Misclassifying workers is becoming commonplace as businesses rely more and more on independent contractors for their staffing needs. In fact, New Jersey Gov. Phil Murphy recently signed an executive order creating the Task Force on Employee Misclassification to recommend strategies for combating the misclassification of workers as independent contractors rather than employees.
By classifying a worker as an independent contractor instead of an employee, an employer eliminates certain taxes such as Medicare and unemployment compensation. However, the IRS has strict regulations for determining worker classification, and failing to comply is a serious offense that can result in significant fines and penalties.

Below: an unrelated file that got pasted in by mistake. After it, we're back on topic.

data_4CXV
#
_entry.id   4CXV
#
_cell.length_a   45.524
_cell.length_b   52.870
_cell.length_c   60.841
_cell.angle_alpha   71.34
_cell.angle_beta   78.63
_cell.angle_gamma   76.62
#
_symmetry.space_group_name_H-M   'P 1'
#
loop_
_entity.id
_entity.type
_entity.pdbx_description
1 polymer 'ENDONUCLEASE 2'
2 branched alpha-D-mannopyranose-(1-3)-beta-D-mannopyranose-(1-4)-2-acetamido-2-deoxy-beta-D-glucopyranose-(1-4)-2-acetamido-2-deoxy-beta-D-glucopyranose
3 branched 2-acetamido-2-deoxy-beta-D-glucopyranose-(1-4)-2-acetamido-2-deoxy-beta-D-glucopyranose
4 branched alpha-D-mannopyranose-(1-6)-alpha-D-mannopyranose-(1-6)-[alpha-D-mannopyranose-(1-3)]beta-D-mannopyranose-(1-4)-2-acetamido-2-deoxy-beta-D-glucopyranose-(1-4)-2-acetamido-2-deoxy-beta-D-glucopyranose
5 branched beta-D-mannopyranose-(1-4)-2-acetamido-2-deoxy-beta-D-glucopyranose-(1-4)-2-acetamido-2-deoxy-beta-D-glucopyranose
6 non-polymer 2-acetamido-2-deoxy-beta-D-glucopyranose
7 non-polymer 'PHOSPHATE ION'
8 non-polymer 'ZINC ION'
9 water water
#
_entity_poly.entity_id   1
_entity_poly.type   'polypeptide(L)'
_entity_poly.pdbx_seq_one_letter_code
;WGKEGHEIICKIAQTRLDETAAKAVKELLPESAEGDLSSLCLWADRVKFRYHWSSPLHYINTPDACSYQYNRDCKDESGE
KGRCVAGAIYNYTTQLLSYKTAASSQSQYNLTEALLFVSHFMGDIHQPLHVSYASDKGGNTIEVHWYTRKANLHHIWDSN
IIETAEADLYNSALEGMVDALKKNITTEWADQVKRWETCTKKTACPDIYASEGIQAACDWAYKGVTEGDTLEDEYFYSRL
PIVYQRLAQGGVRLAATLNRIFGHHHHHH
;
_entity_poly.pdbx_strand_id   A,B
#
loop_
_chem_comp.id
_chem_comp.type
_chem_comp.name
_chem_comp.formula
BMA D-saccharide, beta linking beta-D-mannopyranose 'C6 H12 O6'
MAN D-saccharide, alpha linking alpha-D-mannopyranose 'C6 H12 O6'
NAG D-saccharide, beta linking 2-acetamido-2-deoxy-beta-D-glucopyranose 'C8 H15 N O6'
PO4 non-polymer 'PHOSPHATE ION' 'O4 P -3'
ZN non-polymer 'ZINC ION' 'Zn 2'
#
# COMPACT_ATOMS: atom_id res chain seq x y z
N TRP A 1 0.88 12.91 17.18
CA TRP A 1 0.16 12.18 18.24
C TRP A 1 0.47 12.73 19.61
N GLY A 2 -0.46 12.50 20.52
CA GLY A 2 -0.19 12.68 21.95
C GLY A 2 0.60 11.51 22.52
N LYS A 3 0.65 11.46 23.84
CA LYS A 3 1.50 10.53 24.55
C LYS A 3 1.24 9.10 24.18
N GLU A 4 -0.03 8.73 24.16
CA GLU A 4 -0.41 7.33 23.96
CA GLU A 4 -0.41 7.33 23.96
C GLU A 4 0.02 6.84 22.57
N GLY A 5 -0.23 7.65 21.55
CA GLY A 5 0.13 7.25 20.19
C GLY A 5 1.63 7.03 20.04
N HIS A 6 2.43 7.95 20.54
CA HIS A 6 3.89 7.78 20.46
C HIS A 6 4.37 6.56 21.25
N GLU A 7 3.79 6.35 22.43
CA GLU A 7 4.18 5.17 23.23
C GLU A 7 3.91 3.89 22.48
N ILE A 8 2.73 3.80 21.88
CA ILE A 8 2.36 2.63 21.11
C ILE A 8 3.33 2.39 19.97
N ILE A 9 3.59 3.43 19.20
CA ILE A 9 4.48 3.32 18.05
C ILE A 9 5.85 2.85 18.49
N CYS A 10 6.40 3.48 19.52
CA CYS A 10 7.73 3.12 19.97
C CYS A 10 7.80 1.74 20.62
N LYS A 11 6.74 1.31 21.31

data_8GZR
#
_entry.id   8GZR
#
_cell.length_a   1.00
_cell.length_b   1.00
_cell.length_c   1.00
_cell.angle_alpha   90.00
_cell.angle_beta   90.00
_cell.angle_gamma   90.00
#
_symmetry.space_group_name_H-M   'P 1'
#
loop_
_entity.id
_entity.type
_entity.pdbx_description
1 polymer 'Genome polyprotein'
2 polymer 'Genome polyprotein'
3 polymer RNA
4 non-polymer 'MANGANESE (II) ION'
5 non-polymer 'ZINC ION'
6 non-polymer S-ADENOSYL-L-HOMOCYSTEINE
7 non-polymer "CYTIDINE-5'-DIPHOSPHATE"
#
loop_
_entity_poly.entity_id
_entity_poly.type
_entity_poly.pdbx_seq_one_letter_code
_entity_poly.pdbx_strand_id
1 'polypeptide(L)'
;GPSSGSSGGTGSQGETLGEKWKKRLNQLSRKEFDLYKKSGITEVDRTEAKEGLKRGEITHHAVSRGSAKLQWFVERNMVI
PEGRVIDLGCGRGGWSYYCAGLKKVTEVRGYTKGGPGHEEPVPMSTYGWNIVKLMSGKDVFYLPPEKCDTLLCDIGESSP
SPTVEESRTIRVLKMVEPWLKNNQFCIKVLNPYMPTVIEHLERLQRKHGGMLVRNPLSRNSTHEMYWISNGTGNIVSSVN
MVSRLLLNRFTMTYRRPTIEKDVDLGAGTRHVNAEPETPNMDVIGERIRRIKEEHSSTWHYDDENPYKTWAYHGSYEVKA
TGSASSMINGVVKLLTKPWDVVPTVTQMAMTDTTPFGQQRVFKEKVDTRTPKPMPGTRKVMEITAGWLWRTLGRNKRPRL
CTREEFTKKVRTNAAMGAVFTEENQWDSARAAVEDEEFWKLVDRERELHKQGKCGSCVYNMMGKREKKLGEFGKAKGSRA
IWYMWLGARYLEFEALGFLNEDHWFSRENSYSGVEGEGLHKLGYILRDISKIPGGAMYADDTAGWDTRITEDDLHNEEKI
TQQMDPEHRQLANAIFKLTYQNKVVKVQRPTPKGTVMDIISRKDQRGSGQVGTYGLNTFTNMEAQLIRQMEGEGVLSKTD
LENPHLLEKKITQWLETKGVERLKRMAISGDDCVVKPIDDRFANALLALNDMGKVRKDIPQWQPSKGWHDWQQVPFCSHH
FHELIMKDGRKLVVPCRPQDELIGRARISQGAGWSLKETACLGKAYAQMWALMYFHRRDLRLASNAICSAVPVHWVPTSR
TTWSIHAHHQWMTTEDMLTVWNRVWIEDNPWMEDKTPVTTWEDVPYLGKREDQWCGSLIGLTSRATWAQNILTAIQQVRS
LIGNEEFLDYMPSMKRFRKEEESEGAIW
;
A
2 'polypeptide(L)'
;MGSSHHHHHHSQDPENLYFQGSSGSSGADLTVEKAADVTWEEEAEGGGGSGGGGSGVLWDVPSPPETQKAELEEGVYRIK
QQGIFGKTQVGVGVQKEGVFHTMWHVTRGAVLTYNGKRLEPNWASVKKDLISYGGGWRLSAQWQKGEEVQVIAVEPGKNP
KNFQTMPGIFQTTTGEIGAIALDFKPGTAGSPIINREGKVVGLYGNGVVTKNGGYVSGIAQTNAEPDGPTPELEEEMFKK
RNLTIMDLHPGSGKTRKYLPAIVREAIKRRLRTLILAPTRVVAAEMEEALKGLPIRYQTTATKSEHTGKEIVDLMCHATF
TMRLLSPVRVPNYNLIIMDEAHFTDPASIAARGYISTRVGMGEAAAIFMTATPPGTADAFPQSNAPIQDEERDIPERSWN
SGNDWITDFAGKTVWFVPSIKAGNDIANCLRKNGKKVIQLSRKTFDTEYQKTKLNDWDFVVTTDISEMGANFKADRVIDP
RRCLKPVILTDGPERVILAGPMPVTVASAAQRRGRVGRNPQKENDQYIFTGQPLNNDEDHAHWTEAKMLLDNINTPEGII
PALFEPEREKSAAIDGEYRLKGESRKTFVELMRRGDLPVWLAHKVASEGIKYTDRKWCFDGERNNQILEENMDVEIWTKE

(A) The worker is free from control and direction in the performance of the services offered; and
(B) The work your worker is doing is not part of your usual course of business; and
(C) The worker is regularly and customarily engaged in an independent business or trade for others.
Some key questions to consider:
Has your worker formed a registered legal business?
Does your worker perform the same work for other clients?
Do you require your worker to execute a Non-compete Agreement?
Does your worker determine how the work will be performed or are you instructing your worker how to do the job? How much oversight do you have?
Do you have employees performing the same job/tasks/duties as the worker?
Does your Independent Contractor Agreement contain language that would compromise your ability to satisfy the ABC test (e.g.: “Contractor shall at all times” or “Contractor shall perform work under the direction of “)?